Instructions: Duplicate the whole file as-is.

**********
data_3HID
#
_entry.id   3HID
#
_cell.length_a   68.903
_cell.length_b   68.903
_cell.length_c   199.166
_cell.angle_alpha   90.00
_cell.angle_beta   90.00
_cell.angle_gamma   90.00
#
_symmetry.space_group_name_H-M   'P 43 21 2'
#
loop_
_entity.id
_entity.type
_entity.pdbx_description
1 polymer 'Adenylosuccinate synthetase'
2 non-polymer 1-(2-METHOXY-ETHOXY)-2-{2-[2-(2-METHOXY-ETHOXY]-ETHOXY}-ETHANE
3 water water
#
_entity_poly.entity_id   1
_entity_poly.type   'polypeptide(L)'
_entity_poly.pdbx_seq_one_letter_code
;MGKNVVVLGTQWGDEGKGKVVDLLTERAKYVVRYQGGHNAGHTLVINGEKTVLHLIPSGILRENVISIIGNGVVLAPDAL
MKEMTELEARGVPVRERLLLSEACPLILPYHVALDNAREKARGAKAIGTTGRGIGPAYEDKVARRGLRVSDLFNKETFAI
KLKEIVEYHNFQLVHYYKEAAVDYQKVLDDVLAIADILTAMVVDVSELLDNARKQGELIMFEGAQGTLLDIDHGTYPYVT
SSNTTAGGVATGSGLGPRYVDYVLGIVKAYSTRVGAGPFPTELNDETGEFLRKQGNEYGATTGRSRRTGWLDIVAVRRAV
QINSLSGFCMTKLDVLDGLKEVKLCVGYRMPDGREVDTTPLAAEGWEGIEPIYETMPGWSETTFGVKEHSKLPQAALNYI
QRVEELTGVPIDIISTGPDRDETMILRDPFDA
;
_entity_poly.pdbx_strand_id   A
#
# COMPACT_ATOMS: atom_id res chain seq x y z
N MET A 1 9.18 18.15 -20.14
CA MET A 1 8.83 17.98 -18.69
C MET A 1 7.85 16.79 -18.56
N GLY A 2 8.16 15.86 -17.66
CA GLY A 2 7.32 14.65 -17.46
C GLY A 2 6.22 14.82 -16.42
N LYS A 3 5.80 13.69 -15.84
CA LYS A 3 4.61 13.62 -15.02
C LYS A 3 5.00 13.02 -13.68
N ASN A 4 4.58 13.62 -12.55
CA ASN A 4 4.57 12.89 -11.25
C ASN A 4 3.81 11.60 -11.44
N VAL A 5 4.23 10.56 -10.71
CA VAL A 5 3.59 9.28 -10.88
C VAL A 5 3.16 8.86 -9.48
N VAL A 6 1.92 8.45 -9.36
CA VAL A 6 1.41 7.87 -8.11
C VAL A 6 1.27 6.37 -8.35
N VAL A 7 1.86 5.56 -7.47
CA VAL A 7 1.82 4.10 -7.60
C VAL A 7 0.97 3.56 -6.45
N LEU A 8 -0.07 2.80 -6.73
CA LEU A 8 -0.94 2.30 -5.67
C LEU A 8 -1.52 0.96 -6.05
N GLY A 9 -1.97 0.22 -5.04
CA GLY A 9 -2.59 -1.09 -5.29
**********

data_3HID
#
_entry.id   3HID
#
_cell.length_a   68.903
_cell.length_b   68.903
_cell.length_c   199.166
_cell.angle_alpha   90.00
_cell.angle_beta   90.00
_cell.angle_gamma   90.00
#
_symmetry.space_group_name_H-M   'P 43 21 2'
#
loop_
_entity.id
_entity.type
_entity.pdbx_description
1 polymer 'Adenylosuccinate synthetase'
2 non-polymer 1-(2-METHOXY-ETHOXY)-2-{2-[2-(2-METHOXY-ETHOXY]-ETHOXY}-ETHANE
3 water water
#
_entity_poly.entity_id   1
_entity_poly.type   'polypeptide(L)'
_entity_poly.pdbx_seq_one_letter_code
;MGKNVVVLGTQWGDEGKGKVVDLLTERAKYVVRYQGGHNAGHTLVINGEKTVLHLIPSGILRENVISIIGNGVVLAPDAL
MKEMTELEARGVPVRERLLLSEACPLILPYHVALDNAREKARGAKAIGTTGRGIGPAYEDKVARRGLRVSDLFNKETFAI
KLKEIVEYHNFQLVHYYKEAAVDYQKVLDDVLAIADILTAMVVDVSELLDNARKQGELIMFEGAQGTLLDIDHGTYPYVT
SSNTTAGGVATGSGLGPRYVDYVLGIVKAYSTRVGAGPFPTELNDETGEFLRKQGNEYGATTGRSRRTGWLDIVAVRRAV
QINSLSGFCMTKLDVLDGLKEVKLCVGYRMPDGREVDTTPLAAEGWEGIEPIYETMPGWSETTFGVKEHSKLPQAALNYI
QRVEELTGVPIDIISTGPDRDETMILRDPFDA
;
_entity_poly.pdbx_strand_id   A
#
# COMPACT_ATOMS: atom_id res chain seq x y z
N MET A 1 9.18 18.15 -20.14
CA MET A 1 8.83 17.98 -18.69
C MET A 1 7.85 16.79 -18.56
N GLY A 2 8.16 15.86 -17.66
CA GLY A 2 7.32 14.65 -17.46
C GLY A 2 6.22 14.82 -16.42
N LYS A 3 5.80 13.69 -15.84
CA LYS A 3 4.61 13.62 -15.02
C LYS A 3 5.00 13.02 -13.68
N ASN A 4 4.58 13.62 -12.55
CA ASN A 4 4.57 12.89 -11.25
C ASN A 4 3.81 11.60 -11.44
N VAL A 5 4.23 10.56 -10.71
CA VAL A 5 3.59 9.28 -10.88
C VAL A 5 3.16 8.86 -9.48
N VAL A 6 1.92 8.45 -9.36
CA VAL A 6 1.41 7.87 -8.11
C VAL A 6 1.27 6.37 -8.35
N VAL A 7 1.86 5.56 -7.47
CA VAL A 7 1.82 4.10 -7.60
C VAL A 7 0.97 3.56 -6.45
N LEU A 8 -0.07 2.80 -6.73
CA LEU A 8 -0.94 2.30 -5.67
C LEU A 8 -1.52 0.96 -6.05
N GLY A 9 -1.97 0.22 -5.04
CA GLY A 9 -2.59 -1.09 -5.29